I recently read an Athenian court speech traditionally attributed to Antiphon (second half of the 5th Century B.C.). In the Loeb translation, it’s called “Prosecution of the Stepmother for Poisoning.” I won’t bother you with the details of the case. Basically, the stepson who is bringing the action against his stepmother has a pretty flimsy case resting on a few sketchy circumstantial details. This forces him back on appeals to probability. And so the speaker returns several times to what he clearly considers the most damning detail: the refusal of the stepmother to simply allow her slaves, who would be in a position to know the truth, to be questioned under torture. Since it’s obvious this would yield the truth, and it’s obviously no trouble to the stepmother, he clearly feels that the refusal to do so is tantamount to an admission of guilt.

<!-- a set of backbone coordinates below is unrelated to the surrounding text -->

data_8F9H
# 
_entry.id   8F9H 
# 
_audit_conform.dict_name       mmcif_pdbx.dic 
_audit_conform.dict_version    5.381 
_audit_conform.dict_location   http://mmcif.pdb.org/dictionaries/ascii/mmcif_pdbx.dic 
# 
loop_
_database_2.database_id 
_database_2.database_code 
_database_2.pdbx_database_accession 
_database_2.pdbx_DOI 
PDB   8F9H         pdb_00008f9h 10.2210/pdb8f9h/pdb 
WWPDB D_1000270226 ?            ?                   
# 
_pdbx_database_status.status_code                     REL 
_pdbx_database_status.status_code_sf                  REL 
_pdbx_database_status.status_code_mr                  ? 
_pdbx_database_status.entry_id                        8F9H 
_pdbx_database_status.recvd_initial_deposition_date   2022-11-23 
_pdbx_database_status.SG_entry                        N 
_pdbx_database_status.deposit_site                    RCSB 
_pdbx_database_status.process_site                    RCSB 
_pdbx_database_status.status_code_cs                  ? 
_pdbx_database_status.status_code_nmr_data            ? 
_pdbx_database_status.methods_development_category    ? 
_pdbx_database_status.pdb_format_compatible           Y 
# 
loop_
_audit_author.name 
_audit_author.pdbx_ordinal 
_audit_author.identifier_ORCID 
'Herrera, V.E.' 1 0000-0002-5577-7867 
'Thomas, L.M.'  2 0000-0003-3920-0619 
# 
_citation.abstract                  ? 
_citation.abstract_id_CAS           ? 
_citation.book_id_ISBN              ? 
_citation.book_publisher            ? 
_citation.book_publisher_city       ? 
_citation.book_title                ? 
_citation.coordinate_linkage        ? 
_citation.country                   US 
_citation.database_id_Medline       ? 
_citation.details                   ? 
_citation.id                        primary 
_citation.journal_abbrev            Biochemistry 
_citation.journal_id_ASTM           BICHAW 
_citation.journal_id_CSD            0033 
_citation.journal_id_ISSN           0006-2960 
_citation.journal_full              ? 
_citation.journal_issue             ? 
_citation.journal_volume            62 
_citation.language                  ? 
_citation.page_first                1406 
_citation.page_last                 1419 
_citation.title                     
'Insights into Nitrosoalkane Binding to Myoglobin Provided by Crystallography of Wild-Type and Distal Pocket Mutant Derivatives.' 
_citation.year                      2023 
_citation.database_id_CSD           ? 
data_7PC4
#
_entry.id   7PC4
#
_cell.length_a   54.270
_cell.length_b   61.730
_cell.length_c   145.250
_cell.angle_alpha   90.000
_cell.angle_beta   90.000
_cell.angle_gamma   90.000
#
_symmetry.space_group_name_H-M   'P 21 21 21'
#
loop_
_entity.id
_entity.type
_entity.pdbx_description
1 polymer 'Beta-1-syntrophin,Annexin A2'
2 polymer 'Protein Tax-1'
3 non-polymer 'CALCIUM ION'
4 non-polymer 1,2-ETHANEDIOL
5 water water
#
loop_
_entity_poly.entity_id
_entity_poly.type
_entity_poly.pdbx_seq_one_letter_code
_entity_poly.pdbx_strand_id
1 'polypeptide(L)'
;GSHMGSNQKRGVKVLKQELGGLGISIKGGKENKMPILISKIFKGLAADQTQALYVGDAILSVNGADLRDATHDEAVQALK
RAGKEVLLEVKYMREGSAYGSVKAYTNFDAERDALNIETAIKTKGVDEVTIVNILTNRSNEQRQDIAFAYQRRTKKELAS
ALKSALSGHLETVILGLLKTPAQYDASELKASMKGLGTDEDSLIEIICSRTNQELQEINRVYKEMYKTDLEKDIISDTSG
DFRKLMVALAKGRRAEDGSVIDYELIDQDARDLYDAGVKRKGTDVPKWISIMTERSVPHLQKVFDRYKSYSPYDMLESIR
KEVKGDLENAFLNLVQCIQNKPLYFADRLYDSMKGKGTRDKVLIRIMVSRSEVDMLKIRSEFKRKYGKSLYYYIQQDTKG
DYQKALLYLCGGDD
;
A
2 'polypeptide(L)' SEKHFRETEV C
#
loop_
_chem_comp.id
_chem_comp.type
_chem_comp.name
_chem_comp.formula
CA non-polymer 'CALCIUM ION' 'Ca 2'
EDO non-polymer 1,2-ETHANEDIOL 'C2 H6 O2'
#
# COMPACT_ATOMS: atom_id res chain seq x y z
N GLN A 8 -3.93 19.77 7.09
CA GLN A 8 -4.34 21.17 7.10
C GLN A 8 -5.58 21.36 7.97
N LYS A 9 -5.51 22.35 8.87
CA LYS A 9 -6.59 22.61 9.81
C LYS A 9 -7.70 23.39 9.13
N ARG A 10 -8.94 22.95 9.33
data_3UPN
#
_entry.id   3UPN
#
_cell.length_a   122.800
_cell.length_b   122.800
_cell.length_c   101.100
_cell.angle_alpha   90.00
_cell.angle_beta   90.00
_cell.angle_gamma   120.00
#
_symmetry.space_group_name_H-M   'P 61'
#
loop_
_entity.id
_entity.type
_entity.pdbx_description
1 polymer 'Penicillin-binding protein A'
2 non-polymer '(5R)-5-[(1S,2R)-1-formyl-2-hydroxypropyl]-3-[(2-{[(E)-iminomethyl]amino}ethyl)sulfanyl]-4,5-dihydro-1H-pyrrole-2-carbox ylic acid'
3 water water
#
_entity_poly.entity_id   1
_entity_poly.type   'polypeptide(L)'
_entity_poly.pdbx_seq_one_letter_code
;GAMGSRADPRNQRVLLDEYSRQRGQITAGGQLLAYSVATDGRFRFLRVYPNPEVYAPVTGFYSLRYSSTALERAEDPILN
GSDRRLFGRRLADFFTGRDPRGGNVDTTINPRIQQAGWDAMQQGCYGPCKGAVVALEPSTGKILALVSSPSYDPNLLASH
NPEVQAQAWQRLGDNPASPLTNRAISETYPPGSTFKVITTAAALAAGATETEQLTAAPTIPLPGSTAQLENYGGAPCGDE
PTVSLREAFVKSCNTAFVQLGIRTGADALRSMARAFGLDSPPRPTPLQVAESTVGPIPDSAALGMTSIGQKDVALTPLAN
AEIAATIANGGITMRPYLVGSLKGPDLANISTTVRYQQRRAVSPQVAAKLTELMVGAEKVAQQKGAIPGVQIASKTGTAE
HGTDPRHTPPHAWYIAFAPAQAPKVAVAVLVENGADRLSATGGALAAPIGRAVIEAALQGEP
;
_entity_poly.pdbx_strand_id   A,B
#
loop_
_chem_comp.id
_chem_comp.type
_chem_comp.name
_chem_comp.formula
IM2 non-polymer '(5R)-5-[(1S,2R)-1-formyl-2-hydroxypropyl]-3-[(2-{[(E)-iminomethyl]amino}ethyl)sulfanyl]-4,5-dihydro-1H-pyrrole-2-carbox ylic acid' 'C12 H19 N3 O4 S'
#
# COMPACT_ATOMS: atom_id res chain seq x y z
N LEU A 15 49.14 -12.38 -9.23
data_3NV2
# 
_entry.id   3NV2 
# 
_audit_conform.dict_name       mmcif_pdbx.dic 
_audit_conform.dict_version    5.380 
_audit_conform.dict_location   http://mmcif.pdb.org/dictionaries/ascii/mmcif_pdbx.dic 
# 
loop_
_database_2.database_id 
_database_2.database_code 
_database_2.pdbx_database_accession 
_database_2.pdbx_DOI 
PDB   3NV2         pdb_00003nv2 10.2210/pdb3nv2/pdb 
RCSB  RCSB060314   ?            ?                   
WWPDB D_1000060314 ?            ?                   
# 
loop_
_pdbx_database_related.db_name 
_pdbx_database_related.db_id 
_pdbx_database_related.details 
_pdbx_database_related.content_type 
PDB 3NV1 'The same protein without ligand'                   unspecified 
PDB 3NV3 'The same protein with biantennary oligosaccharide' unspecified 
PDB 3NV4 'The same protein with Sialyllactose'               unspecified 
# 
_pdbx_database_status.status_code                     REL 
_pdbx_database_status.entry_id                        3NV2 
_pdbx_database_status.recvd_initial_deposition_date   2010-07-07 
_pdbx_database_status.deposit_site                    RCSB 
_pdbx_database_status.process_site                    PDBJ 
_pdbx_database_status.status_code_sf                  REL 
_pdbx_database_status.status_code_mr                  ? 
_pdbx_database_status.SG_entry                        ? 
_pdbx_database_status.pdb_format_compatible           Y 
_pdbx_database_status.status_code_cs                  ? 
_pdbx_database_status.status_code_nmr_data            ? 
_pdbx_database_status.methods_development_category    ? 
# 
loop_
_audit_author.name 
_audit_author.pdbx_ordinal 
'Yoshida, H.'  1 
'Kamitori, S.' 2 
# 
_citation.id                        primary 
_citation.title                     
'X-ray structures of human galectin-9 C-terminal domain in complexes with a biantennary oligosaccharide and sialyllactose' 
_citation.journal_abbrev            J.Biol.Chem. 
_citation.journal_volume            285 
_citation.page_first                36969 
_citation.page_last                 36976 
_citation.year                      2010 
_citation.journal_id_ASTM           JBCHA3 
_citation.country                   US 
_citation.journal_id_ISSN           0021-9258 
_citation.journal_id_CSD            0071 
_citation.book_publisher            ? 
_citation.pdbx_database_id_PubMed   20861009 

But, commenter DC will surely ask, what does this have to do with the Bush administration? Not much, except that I was naturally led to reflect on whether, allowing for different attitudes towards slaves, the Bush administration and its defenders had yet taken this particular line with anyone. Answer: Not yet, as far as I know, but since the Bush administration’s attitude to a slippery slope always seems to be to slap on skis, I wonder if it’s only a matter of time.
(Find other fun cases here.)